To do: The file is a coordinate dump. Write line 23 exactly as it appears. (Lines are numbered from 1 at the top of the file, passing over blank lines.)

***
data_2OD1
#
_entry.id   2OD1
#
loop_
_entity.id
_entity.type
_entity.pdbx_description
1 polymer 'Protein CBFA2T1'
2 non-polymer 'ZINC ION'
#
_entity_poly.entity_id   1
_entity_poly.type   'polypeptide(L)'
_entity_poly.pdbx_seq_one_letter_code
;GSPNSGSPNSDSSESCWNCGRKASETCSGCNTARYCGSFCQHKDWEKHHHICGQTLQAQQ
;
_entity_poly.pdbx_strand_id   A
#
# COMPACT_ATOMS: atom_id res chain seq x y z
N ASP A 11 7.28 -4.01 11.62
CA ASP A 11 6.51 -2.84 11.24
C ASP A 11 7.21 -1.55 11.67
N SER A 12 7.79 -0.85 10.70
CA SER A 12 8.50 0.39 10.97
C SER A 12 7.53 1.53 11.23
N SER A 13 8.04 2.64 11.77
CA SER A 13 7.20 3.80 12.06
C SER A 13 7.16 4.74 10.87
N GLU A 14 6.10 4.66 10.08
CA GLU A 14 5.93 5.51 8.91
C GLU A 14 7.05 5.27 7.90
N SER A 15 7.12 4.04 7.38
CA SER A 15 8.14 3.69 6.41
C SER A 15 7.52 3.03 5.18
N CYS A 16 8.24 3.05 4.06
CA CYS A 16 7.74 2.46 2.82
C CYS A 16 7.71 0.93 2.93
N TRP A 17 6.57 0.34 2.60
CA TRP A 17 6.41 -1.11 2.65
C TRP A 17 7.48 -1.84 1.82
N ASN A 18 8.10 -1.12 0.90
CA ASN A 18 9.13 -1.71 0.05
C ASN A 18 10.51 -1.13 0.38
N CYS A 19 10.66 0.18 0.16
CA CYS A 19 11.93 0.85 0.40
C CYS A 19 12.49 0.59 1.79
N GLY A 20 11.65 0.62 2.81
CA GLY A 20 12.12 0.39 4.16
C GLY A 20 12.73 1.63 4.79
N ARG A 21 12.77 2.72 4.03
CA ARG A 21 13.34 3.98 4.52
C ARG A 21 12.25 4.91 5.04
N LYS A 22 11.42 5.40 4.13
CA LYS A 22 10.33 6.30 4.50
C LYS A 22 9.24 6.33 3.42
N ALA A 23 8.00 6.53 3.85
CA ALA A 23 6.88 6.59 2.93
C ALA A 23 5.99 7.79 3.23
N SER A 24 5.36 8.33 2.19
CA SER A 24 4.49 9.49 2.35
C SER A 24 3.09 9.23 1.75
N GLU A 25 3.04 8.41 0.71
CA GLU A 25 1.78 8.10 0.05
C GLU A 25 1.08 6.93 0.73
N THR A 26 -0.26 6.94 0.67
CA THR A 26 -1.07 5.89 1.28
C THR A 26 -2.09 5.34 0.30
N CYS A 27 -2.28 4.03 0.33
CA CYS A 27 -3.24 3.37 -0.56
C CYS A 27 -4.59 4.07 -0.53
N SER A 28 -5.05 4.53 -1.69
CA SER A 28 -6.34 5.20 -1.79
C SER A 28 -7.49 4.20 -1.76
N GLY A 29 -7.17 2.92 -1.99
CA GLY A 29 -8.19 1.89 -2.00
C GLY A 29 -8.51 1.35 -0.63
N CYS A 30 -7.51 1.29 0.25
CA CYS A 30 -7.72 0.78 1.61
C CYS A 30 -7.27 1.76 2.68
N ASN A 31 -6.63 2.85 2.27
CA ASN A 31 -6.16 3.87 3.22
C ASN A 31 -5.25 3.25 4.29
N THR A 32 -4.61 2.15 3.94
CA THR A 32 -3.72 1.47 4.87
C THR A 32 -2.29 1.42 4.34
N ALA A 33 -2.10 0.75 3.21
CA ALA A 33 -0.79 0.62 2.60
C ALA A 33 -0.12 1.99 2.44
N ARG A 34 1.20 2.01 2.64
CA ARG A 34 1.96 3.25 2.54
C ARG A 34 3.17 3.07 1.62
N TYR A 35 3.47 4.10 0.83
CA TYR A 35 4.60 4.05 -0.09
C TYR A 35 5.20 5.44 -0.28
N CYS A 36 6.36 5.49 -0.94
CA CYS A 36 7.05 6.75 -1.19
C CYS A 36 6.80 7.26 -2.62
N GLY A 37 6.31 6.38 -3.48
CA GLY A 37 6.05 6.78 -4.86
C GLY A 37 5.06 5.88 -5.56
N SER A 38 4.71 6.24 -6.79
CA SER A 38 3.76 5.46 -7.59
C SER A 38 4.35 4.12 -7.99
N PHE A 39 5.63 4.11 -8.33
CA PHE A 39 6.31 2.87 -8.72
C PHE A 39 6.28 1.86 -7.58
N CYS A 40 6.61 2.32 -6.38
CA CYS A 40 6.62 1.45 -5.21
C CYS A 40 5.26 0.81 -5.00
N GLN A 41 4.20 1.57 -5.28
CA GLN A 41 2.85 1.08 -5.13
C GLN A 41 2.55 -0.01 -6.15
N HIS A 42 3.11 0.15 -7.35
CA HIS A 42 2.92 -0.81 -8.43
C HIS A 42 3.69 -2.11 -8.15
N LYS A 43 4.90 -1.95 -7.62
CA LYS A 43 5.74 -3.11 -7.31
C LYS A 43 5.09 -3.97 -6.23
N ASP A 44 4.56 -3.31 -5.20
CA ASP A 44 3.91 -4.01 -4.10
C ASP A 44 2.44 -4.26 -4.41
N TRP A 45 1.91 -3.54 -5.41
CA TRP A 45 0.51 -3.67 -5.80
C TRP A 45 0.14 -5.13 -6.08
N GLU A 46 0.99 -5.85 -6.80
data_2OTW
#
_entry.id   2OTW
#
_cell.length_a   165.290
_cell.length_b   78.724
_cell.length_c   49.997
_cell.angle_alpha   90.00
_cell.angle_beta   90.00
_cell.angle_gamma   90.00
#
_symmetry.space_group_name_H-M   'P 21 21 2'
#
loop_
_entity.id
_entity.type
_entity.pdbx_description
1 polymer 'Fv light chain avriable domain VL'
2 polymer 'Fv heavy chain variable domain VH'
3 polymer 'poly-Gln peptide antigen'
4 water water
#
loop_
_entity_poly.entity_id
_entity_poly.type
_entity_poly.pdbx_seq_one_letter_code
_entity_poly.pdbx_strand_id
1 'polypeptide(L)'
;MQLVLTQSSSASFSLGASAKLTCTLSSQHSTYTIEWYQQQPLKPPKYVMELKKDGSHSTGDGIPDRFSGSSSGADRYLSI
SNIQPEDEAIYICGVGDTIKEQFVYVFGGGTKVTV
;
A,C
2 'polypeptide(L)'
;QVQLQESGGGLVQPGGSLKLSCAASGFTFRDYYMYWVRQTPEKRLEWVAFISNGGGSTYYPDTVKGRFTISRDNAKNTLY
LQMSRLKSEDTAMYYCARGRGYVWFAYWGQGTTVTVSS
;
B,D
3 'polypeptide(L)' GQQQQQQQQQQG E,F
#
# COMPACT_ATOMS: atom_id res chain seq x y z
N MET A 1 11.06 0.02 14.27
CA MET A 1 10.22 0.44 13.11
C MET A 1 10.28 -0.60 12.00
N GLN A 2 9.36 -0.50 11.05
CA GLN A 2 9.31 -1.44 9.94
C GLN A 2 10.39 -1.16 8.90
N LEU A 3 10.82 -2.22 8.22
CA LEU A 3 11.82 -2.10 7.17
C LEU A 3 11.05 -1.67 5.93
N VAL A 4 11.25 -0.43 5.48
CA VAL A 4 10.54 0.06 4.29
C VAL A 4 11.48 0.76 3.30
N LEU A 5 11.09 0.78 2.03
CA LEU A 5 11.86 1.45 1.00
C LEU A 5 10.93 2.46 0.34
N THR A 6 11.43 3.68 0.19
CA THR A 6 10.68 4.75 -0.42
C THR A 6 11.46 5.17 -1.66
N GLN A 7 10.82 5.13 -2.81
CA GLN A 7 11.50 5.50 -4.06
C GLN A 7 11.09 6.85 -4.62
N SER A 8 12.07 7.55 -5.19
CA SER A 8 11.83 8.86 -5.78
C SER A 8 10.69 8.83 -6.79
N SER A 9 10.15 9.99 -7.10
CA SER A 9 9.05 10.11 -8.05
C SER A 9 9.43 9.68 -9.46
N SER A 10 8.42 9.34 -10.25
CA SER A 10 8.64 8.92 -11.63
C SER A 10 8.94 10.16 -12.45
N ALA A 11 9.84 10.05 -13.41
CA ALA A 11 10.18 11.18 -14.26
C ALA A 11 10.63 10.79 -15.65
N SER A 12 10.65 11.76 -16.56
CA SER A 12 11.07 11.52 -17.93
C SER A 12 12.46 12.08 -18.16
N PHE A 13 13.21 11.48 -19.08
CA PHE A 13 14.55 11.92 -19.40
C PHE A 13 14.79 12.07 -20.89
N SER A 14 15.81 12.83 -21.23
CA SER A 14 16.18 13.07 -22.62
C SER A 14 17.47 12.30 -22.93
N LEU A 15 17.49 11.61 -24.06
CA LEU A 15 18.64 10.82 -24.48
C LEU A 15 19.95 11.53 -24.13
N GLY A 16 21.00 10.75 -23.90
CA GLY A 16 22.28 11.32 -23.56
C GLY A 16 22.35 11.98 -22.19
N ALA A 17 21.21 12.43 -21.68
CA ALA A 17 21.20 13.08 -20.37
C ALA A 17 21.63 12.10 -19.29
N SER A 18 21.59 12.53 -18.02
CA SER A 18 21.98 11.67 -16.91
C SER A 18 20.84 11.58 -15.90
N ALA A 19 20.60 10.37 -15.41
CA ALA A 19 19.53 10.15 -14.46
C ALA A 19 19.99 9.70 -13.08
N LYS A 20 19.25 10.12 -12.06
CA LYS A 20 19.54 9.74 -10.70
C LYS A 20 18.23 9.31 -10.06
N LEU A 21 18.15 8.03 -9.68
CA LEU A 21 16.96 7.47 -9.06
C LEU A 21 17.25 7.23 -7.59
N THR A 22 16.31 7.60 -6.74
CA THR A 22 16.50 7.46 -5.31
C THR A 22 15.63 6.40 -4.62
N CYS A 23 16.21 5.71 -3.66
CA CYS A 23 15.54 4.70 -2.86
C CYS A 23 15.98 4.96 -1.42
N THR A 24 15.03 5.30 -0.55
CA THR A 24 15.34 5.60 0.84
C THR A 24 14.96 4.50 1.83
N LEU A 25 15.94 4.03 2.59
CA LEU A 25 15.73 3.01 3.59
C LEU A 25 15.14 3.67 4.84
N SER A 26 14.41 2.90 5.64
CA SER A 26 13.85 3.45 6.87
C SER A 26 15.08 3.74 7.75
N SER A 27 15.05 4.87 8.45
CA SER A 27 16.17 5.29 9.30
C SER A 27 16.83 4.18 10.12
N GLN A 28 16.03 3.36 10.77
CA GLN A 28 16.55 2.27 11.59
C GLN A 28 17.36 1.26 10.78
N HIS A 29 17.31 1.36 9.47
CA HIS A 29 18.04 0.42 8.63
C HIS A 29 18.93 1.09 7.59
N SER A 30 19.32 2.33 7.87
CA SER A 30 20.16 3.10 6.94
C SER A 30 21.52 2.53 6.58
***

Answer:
N SER A 12 7.79 -0.85 10.70